I was a teacher (temporarily) in a tough North London Comprehensive. The witty Latin teacher (then transferred to teaching English as a token Gay ) was asked to design a School Motto. he came up with "Tua Mater". This was the worst threat that these oiks could utter. "We know where your Mum lives….."

    2. Kay Tie
      August 25, 2008

      There is an aspect of "the database state" that isn't being addressed very well, probably because it's a bit technical. And that's "How is the database indexed?"

      The keeping of mobile phone call records is held at the mobile phone companies. Your phone can place you in an area at a particular time. So when the police have reason to suspect you, they can get this data from the company and put you in the area (or discover your alibi).

      The Home Office wants the mobile phone companies to put all the data into their hands (and all the ISPs) so that it can be searched under a whole number of criteria, few of which are based on reasonable suspicion. For example, "give me a list of all the people outside this shop on Friday and who visit John Redwood's blog". Today, with the way the data is held, that gross "fishing" can't be done. With the Home Office proposals, it can – and will. This, for me, is the biggest and worst step: putting data in one place in the hands of Government to be searched at will for "interesting" patterns (which no doubt will lead to a Forest Gate style kick on the door at 6am).

      We are seeing with the ANPR (Automatic Number Plate Recognition) system, the ISP/phone call database, the ID card database 'audit trail' (i.e. a complete log of where and when the ubiquitous card is used) the construction of a "know everything" database in the hands of the Home Office. The opportunity for abuse boggles the mind.

  4. Derek W. Buxton
    August 22, 2008

    CCTV cameras rarely if ever prevent crime, they might, just possibly, bring the criminals to justice (another default line in the system), after the event. Not much help if you are dead. You should also note that this administration is indeed illiberal, the councils are using laws to fight terrorism to harras their own population for stupid things. And this will only get worse, the police state is looming.

  5. mikestallard
    August 22, 2008

    The maddening thing about all this loss of data must be that nobody ever is responsible. Nobody resigns. Nobody is punished. Nobody seems remotely to care or to do anything much about it.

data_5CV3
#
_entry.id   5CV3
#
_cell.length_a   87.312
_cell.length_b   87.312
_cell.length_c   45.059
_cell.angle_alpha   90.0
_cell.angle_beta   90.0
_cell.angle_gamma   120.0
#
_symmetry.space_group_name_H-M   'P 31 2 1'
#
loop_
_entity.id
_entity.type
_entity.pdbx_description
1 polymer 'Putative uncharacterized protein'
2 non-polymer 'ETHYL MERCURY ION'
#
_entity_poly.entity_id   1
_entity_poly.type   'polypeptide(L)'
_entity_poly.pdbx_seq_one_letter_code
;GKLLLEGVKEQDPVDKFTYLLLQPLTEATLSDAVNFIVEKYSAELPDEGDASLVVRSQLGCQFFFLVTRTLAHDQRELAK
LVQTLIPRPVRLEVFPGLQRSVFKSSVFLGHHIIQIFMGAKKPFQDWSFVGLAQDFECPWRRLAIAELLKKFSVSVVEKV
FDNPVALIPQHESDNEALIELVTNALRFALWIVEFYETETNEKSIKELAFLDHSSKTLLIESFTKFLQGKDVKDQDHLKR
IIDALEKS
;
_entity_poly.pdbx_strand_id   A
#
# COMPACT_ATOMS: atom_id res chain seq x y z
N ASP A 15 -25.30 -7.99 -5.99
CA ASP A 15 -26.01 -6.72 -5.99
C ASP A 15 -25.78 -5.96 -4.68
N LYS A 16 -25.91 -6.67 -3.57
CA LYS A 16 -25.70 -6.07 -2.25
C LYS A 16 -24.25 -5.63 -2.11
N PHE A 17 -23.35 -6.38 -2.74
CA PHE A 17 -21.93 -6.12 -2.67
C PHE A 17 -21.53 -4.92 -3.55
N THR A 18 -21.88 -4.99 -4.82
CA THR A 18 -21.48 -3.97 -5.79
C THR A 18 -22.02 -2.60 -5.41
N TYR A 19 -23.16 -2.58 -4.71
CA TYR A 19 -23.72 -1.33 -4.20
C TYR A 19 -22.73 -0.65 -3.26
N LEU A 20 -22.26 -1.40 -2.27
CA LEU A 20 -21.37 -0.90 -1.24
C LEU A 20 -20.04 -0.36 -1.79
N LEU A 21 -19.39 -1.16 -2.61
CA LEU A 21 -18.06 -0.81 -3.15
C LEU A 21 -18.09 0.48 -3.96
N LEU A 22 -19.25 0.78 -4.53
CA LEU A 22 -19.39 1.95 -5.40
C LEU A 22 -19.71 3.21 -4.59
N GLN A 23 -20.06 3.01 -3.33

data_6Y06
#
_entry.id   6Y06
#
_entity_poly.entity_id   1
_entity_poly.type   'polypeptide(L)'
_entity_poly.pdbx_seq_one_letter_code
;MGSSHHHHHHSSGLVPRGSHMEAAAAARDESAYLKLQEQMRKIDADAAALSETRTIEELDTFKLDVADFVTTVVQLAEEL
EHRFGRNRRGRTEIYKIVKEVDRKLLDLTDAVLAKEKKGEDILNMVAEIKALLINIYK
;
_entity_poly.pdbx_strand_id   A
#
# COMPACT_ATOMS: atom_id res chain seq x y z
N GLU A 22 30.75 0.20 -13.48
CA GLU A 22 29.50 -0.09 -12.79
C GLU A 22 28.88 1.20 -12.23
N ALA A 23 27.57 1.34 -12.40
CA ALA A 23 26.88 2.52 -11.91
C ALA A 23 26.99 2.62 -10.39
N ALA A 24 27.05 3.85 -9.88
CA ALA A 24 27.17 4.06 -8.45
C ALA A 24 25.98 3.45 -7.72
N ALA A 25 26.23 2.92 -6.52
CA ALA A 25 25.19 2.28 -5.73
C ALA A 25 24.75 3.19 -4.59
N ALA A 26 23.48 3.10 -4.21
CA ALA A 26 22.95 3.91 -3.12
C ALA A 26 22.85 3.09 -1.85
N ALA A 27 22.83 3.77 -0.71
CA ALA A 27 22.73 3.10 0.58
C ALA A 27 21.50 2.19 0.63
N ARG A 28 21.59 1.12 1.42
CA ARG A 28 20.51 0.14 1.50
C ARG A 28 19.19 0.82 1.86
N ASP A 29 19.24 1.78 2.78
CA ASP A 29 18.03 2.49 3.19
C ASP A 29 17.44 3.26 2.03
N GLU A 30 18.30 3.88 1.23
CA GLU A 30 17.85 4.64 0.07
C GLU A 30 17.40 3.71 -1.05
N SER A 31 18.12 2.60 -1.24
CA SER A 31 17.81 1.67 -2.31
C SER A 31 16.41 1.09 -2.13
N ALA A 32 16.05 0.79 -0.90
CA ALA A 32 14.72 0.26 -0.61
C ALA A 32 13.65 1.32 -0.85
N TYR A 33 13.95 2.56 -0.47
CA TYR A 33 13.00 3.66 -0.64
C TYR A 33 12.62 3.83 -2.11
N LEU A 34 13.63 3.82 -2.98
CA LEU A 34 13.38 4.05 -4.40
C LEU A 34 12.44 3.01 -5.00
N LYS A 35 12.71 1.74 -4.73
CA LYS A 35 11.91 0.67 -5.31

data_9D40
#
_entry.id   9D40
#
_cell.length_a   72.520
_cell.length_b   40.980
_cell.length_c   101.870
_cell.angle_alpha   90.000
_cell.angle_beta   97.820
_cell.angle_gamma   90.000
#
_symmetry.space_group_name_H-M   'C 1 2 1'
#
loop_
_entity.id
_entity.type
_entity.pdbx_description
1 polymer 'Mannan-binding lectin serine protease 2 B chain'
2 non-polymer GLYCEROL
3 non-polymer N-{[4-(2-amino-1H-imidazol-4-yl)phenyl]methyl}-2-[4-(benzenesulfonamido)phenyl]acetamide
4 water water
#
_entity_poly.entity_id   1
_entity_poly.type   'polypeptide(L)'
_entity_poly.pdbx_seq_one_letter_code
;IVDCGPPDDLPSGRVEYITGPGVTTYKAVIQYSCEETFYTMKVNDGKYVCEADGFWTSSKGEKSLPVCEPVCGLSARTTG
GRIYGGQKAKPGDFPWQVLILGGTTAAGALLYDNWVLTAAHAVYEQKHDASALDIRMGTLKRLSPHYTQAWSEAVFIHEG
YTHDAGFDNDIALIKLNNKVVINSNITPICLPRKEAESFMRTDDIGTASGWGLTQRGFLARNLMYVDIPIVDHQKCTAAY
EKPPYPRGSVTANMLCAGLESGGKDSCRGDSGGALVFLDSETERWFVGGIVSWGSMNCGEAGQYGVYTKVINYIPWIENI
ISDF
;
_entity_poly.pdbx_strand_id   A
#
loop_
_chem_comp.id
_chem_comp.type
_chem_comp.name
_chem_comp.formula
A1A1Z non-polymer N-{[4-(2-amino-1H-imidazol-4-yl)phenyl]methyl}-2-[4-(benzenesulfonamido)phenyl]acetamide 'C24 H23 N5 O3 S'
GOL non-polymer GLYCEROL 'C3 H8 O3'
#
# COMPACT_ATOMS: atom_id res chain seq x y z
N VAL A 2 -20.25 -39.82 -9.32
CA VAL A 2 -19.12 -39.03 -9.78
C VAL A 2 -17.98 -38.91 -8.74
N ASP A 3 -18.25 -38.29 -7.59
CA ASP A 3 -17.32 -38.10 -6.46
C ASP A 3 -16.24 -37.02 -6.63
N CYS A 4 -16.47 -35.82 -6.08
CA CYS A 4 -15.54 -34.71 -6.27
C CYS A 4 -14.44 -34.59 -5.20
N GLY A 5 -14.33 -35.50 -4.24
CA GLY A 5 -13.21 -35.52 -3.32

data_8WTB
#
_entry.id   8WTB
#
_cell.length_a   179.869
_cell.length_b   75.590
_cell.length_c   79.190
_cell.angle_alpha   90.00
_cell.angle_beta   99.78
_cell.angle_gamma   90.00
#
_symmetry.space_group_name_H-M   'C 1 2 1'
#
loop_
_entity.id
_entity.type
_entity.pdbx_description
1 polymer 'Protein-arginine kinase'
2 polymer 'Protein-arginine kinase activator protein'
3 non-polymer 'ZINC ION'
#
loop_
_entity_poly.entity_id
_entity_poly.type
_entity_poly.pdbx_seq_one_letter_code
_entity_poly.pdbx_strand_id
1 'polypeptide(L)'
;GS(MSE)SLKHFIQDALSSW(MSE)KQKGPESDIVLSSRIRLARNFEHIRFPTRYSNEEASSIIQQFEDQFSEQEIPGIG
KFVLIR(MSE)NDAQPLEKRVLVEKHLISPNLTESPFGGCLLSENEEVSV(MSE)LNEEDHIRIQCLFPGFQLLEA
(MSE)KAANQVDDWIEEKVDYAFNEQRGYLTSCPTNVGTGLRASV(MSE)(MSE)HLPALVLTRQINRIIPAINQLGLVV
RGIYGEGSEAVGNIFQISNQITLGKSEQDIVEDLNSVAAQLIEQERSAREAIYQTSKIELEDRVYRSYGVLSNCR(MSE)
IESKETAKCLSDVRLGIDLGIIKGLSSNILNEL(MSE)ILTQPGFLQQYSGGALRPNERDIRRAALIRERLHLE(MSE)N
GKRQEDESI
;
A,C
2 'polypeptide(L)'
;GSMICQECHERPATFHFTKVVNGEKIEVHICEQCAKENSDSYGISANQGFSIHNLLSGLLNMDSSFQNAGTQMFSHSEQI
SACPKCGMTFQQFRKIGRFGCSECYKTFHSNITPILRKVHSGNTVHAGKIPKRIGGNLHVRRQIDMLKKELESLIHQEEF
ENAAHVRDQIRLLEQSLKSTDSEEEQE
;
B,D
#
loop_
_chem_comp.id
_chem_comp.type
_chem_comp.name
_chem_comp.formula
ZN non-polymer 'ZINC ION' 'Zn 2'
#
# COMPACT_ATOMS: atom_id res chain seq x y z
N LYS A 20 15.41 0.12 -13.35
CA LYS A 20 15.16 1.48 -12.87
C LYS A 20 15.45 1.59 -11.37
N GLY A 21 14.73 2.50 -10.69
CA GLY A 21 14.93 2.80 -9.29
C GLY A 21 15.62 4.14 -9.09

I listened in disbelief to the sacred words of Sir Gus O'Donnell today at 1.00 p.m. There were all the right noises. But what was done about them? Precisely nothing.
    If I were guilty, as a teacher, of even releasing one child's address to the wrong person, I should be publicly Glittered. But here is the Home Secretary smiling away when ALL the criminal records have been released along with, apparently, all those of the people on Remand too.
    I simply do not understand how she can live with herself, having exposed a lot of people to recriminations of the most savage kind. Would you be happy if, say, you were the parents of a drug pusher who was in debt to the barons?

    The maddening thing about ID cards is that they are wonderful. My son had one in Spain to allow him to get through Airport Security in no time. Mind you, it cost him £75.00 and it was issued by a special company that he could trust.
    I just do not want Jacqui Smith or anyone else I do not trust (with extremely good reason based on firm precedent) having my details to broadcast all over the world wide web and within "the criminal community".

  6. DiscoveredJoys
    August 22, 2008

    Without getting too philosophical, the problem with the current government is they see the data of the population as 'theirs'. It is theirs by the 'divine right' of those who govern.

    In truth the data about me is mine. The data about you is yours. The government have no 'divine right' to the data and are only holding it, with our agreement, to make government more efficient.

    I expect that if people had an automatic right to compensation (I know, I know) of £1,000 per data loss, or alternatively some of the bigger bosses faced a day in court, the governmnet would rapidly shake its ideas up about the amount and security of the data it is supposed to safeguard.

  7. adam
    August 22, 2008

    (The Home Sec – ed) is useless.
    Crying on TV when theres a terrorist attack, complaining to the media she is too scared to go out at night, now shes trying to get Gary Glitter back and keep him here along with all the other dangerous criminals she refuses to deport.
    Utterly useless.

    Im convinced she doesnt even know what her job is supposed to be, she just thinks shes got a fancy job in London that makes her very popular at dinner parties.

  8. adam
    August 22, 2008

    I agree intention is a key issue.
    The problem with labour is everything is relative, there is no good and evil, no right and wrong, no law abiding and criminal.
    Instead everyone is a potential criminal… even before they are born. Everyone is under suspition.
    Which is why everyone must carry an id card.